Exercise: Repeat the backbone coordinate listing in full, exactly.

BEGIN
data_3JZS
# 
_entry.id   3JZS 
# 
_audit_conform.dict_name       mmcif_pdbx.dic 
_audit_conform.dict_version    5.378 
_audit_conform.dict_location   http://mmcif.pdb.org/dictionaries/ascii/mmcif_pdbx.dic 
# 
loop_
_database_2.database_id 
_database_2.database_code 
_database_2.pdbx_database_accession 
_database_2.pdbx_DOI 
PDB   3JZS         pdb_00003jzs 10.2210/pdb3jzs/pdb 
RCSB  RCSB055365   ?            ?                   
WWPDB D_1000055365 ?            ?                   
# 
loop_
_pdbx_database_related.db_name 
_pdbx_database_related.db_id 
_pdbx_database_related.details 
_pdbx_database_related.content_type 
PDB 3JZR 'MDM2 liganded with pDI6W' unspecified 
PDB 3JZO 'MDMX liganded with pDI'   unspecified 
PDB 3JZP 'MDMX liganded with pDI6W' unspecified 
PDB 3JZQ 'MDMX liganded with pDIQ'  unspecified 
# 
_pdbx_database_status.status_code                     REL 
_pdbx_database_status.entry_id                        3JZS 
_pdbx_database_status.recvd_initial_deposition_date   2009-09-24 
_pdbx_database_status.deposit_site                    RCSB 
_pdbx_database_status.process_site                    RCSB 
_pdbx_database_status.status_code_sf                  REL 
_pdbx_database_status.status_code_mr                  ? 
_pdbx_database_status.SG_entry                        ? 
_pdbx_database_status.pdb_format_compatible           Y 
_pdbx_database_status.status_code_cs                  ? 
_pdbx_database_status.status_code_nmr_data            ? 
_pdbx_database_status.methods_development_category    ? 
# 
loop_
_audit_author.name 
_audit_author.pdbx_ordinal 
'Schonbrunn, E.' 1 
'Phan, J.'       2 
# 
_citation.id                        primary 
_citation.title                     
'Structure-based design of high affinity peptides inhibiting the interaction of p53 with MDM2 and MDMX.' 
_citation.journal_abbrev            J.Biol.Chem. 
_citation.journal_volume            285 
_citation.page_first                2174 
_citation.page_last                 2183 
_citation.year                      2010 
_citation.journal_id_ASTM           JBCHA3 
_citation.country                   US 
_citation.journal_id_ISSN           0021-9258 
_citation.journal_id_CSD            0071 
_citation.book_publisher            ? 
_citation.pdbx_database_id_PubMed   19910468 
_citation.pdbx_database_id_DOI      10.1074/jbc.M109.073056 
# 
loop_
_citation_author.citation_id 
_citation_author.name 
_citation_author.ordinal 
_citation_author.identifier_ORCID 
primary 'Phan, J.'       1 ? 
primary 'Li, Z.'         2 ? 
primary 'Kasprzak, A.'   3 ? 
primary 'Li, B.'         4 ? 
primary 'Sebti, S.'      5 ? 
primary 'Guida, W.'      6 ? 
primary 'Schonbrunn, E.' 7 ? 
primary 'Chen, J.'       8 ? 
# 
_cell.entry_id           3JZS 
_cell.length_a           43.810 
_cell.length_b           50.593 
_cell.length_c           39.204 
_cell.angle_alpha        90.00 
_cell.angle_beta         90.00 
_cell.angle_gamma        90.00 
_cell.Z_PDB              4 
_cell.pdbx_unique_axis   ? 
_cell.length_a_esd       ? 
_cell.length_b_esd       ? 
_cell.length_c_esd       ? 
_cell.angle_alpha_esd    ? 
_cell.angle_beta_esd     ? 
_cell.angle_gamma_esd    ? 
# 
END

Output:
data_3JZS
# 
_entry.id   3JZS 
# 
_audit_conform.dict_name       mmcif_pdbx.dic 
_audit_conform.dict_version    5.378 
_audit_conform.dict_location   http://mmcif.pdb.org/dictionaries/ascii/mmcif_pdbx.dic 
# 
loop_
_database_2.database_id 
_database_2.database_code 
_database_2.pdbx_database_accession 
_database_2.pdbx_DOI 
PDB   3JZS         pdb_00003jzs 10.2210/pdb3jzs/pdb 
RCSB  RCSB055365   ?            ?                   
WWPDB D_1000055365 ?            ?                   
# 
loop_
_pdbx_database_related.db_name 
_pdbx_database_related.db_id 
_pdbx_database_related.details 
_pdbx_database_related.content_type 
PDB 3JZR 'MDM2 liganded with pDI6W' unspecified 
PDB 3JZO 'MDMX liganded with pDI'   unspecified 
PDB 3JZP 'MDMX liganded with pDI6W' unspecified 
PDB 3JZQ 'MDMX liganded with pDIQ'  unspecified 
# 
_pdbx_database_status.status_code                     REL 
_pdbx_database_status.entry_id                        3JZS 
_pdbx_database_status.recvd_initial_deposition_date   2009-09-24 
_pdbx_database_status.deposit_site                    RCSB 
_pdbx_database_status.process_site                    RCSB 
_pdbx_database_status.status_code_sf                  REL 
_pdbx_database_status.status_code_mr                  ? 
_pdbx_database_status.SG_entry                        ? 
_pdbx_database_status.pdb_format_compatible           Y 
_pdbx_database_status.status_code_cs                  ? 
_pdbx_database_status.status_code_nmr_data            ? 
_pdbx_database_status.methods_development_category    ? 
# 
loop_
_audit_author.name 
_audit_author.pdbx_ordinal 
'Schonbrunn, E.' 1 
'Phan, J.'       2 
# 
_citation.id                        primary 
_citation.title                     
'Structure-based design of high affinity peptides inhibiting the interaction of p53 with MDM2 and MDMX.' 
_citation.journal_abbrev            J.Biol.Chem. 
_citation.journal_volume            285 
_citation.page_first                2174 
_citation.page_last                 2183 
_citation.year                      2010 
_citation.journal_id_ASTM           JBCHA3 
_citation.country                   US 
_citation.journal_id_ISSN           0021-9258 
_citation.journal_id_CSD            0071 
_citation.book_publisher            ? 
_citation.pdbx_database_id_PubMed   19910468 
_citation.pdbx_database_id_DOI      10.1074/jbc.M109.073056 
# 
loop_
_citation_author.citation_id 
_citation_author.name 
_citation_author.ordinal 
_citation_author.identifier_ORCID 
primary 'Phan, J.'       1 ? 
primary 'Li, Z.'         2 ? 
primary 'Kasprzak, A.'   3 ? 
primary 'Li, B.'         4 ? 
primary 'Sebti, S.'      5 ? 
primary 'Guida, W.'      6 ? 
primary 'Schonbrunn, E.' 7 ? 
primary 'Chen, J.'       8 ? 
# 
_cell.entry_id           3JZS 
_cell.length_a           43.810 
_cell.length_b           50.593 
_cell.length_c           39.204 
_cell.angle_alpha        90.00 
_cell.angle_beta         90.00 
_cell.angle_gamma        90.00 
_cell.Z_PDB              4 
_cell.pdbx_unique_axis   ? 
_cell.length_a_esd       ? 
_cell.length_b_esd       ? 
_cell.length_c_esd       ? 
_cell.angle_alpha_esd    ? 
_cell.angle_beta_esd     ? 
_cell.angle_gamma_esd    ? 
# 